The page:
The Gaul root of its name means 'strength, courage'. The Hundred Years War persuaded the construction of numerous underground passages, which enabled the inhabitants to take refuge from extreme violence. Without a doubt Protestantism has left its mark in the area, particularly with the Segonzacais. The first Reformed church was founded in 1558. Troubles occurred in 1562 and the parish church was burnt down. Today's Temple church is the third constructed since the Edict of Nantes.
Calculated time is computed with the distance, the height difference, and an average speed of 2.2 mph. For an intermediate walker, this time includes small breaks.
Start from the lavoir (wash-house) behind the church. Waymarked in yellow.
(S/F) Skirt the cognac-production estate and take the road on your left – Rue Aimé Richard. Just before the Médiathèque turn right, Rue Traversière. At the end turn left in front of the bakery.
(1) Head up to the right, take Rue Henry Gourry Laurand. At the end there's a double bend and the tarmac disappears: continue on a well-maintained path, head uphill awhile before descending. Take a bend to the left, then right. Go past several trees, then the path heads uphill.
(2) After a good 100m leave the well-maintained path and turn left onto a grassy path between the vineyards, which crosses many other pathways. Keep going straight ahead.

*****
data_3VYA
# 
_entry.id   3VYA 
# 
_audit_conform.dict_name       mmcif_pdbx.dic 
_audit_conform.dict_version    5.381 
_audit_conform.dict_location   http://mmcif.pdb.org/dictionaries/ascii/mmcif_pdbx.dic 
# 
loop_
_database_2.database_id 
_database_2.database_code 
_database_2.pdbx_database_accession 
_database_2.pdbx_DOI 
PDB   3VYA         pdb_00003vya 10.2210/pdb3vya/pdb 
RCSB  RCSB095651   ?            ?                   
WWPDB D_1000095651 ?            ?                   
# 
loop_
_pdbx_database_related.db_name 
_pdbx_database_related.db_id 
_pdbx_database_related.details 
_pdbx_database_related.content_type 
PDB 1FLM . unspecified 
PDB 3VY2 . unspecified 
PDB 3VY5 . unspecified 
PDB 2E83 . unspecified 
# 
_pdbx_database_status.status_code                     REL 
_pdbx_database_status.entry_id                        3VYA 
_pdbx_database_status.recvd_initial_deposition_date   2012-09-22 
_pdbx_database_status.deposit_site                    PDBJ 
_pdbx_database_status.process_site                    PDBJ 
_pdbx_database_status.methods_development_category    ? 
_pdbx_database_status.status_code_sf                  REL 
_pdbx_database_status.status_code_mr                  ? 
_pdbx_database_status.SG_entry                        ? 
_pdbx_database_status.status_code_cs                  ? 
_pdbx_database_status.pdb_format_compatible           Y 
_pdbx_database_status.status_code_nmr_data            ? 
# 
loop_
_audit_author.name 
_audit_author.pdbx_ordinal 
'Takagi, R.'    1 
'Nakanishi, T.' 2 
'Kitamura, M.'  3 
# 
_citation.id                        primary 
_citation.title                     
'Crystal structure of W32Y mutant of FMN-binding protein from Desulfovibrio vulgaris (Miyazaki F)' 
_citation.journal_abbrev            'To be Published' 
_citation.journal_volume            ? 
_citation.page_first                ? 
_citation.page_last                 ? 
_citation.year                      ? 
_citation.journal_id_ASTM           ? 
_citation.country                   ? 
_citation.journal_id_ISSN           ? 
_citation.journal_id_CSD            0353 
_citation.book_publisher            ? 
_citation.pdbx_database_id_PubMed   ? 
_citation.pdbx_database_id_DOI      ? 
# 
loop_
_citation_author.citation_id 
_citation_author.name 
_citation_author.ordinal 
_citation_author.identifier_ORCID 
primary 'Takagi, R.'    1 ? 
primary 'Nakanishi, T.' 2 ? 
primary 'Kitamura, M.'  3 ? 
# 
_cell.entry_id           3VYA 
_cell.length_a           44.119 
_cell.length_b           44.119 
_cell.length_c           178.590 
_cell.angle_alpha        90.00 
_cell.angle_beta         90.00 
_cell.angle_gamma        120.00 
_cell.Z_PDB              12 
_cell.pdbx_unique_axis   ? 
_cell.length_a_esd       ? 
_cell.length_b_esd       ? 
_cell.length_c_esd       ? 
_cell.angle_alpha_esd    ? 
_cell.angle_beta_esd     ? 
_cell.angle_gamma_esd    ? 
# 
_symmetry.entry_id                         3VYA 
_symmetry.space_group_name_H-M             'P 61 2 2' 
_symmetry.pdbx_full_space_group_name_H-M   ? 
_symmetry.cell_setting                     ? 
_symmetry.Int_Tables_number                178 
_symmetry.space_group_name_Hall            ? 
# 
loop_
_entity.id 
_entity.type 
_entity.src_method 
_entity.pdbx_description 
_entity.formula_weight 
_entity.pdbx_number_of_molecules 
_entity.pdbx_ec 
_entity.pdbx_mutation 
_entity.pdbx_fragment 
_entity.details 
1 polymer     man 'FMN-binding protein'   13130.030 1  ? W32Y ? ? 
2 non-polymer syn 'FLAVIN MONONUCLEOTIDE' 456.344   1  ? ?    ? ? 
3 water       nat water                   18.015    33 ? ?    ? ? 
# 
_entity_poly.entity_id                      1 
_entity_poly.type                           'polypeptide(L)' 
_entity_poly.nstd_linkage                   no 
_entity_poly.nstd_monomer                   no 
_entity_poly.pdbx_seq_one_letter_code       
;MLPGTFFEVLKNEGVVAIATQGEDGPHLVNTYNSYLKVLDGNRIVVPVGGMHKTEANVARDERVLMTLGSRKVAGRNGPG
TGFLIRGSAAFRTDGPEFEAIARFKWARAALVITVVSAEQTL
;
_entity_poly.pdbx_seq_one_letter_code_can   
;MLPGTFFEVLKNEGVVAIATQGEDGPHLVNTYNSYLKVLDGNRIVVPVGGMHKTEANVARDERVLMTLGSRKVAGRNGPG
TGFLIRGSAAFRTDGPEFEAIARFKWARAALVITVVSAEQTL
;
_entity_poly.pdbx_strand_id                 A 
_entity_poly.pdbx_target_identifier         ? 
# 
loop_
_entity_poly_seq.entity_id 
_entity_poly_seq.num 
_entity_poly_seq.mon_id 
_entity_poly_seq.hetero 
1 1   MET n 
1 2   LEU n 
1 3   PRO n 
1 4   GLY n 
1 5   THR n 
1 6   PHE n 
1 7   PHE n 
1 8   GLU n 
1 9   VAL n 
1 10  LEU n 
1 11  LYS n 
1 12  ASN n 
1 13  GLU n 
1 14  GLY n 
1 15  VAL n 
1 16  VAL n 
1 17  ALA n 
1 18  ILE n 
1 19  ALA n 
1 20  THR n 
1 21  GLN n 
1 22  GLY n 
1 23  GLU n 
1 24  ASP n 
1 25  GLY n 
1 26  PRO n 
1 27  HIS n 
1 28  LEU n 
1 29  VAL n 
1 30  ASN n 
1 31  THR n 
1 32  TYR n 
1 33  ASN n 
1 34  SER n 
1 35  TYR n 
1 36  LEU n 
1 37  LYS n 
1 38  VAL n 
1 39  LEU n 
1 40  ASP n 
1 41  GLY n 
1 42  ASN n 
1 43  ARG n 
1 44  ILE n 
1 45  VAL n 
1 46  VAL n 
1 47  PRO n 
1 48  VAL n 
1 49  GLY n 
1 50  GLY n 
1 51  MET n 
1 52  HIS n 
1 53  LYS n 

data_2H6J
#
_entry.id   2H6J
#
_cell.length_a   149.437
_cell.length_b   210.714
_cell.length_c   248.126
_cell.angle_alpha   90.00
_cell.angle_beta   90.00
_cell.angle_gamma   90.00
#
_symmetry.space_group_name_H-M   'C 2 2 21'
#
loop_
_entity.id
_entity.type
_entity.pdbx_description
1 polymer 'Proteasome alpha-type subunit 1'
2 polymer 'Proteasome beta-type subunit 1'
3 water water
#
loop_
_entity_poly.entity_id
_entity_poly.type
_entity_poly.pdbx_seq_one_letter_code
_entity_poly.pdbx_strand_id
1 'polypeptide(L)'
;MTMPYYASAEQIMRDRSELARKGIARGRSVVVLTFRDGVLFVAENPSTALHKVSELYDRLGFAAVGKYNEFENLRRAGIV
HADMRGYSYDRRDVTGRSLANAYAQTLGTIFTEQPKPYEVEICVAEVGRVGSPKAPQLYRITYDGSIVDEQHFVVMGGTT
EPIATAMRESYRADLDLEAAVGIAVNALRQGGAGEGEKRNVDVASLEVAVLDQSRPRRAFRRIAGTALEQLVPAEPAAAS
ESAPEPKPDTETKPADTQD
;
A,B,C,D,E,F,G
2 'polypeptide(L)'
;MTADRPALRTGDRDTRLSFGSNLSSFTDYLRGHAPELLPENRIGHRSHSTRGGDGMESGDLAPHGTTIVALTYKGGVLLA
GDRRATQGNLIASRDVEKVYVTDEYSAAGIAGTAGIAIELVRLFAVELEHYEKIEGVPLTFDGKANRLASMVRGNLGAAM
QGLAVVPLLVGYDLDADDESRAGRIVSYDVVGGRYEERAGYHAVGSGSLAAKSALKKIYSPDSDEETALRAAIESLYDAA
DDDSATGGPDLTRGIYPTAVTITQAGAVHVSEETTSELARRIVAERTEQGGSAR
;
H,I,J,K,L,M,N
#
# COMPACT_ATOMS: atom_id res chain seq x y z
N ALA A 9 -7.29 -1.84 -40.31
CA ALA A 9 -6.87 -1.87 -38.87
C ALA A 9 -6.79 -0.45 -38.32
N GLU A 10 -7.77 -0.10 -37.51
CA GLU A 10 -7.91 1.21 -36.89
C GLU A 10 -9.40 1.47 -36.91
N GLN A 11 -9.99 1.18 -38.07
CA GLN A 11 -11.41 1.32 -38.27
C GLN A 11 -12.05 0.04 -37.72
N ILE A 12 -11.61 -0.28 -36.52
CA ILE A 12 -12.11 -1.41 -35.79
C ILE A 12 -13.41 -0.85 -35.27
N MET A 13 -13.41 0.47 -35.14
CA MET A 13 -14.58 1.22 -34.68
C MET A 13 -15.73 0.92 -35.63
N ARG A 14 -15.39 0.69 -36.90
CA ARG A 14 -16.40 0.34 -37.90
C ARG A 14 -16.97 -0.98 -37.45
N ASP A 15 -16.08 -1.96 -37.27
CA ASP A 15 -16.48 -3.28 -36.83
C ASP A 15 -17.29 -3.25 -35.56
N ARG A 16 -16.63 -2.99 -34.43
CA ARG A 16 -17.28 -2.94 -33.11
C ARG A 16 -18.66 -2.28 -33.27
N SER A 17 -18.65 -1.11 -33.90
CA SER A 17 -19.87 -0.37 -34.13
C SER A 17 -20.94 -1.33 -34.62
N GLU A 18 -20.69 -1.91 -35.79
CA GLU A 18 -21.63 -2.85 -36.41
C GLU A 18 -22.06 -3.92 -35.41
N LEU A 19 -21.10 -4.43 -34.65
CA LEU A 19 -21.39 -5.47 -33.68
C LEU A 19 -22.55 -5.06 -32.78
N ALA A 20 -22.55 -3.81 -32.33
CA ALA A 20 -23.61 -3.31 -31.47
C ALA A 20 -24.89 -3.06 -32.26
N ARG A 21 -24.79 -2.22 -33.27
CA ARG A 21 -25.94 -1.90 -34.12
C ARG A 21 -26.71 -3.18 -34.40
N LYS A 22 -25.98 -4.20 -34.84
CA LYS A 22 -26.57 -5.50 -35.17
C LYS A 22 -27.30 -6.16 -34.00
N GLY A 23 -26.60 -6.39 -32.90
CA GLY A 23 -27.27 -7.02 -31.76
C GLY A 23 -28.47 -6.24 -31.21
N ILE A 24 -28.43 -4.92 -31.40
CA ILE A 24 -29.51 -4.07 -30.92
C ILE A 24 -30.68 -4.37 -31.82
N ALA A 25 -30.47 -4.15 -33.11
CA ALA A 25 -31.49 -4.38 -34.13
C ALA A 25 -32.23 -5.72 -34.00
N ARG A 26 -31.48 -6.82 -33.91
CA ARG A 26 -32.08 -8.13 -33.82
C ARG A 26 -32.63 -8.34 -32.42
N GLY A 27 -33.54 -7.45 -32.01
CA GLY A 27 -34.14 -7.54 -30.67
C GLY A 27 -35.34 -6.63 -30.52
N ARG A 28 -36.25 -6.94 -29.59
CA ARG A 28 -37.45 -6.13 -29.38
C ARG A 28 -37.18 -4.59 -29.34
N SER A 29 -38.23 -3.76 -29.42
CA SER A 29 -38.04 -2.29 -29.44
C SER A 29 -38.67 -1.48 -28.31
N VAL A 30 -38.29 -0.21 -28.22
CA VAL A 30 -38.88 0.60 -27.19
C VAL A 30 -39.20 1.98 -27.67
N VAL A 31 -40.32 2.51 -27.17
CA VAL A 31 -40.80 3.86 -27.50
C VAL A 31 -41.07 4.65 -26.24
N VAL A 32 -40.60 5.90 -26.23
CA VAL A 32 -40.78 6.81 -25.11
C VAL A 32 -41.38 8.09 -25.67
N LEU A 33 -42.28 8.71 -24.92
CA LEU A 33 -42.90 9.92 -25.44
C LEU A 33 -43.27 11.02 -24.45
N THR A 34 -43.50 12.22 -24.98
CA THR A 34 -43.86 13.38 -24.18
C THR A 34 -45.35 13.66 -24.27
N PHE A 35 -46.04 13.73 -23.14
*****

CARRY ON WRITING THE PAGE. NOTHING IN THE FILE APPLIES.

(3) Cross the D1, continuing opposite, staying on this path and ignoring any intersections until arriving at a T junction with vines ahead of you.
(4) Turn left. The path ends up at a small road by an intersection. Continue straight on towards Mortefond.
(5) After having passed by several houses, turn right in between some buildings. The tarmac then disappears and the path turns heads uphill to the left.
(6) Turn right by an isolated tree, remaining on the same waymarked path through the vineyard. The path turns to the left, then left again before reaching a small wood. Walk alongside it for several meters before entering.
(7) At the T junction with a well-maintained chalk path, turn left. The path goes alongside several wooded areas, sometimes left, sometimes right, heading downhill little by little to avoid being surrounded by grape vines.
(8) At the crossroads in the middle of the vines continue straight ahead towards a small building. Stay on this path which becomes a tarmac road.
(9) Head down to the left to return to Segonzac.
(10)At the next intersection turn right towards the centre of town along Rue Gaston Briand. Continue straight ahead until you reach the Gendarmerie, then turn right to go back to the lavoir (wash-house). (S/F)
D/A : km 0 - alt. 57m
1 : km 0.38 - alt. 57m - Right, Rue Henry Gourry Laurand
2 : km 2.02 - alt. 53m - Grassy path to the left
3 : km 3.12 - alt. 60m - D1 continues ahead
4 : km 4.86 - alt. 69m - T junction, turn left.
5 : km 5.56 - alt. 93m - Turn right, between buildings
6 : km 5.88 - alt. 121m - Turn right by sole tree
7 : km 6.37 - alt. 137m - T junction, turn left
8 : km 8.05 - alt. 103m - Crossroad in the middle of the vines, ahead
9 : km 8.84 - alt. 86m - Tarmac road, descend left
10 : km 9.21 - alt. 62m - Rue Gaston Briand
D/A : km 9.79 - alt. 56m
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Visorando and this author cannot be held responsible in the case of accidents or problems occuring on this walk.
Segonzac: the root of its name means 'strength, courage' in Gaulish.
Archaeological digs have revealed a Neolithic inhabitation (approx. 5000 B.C)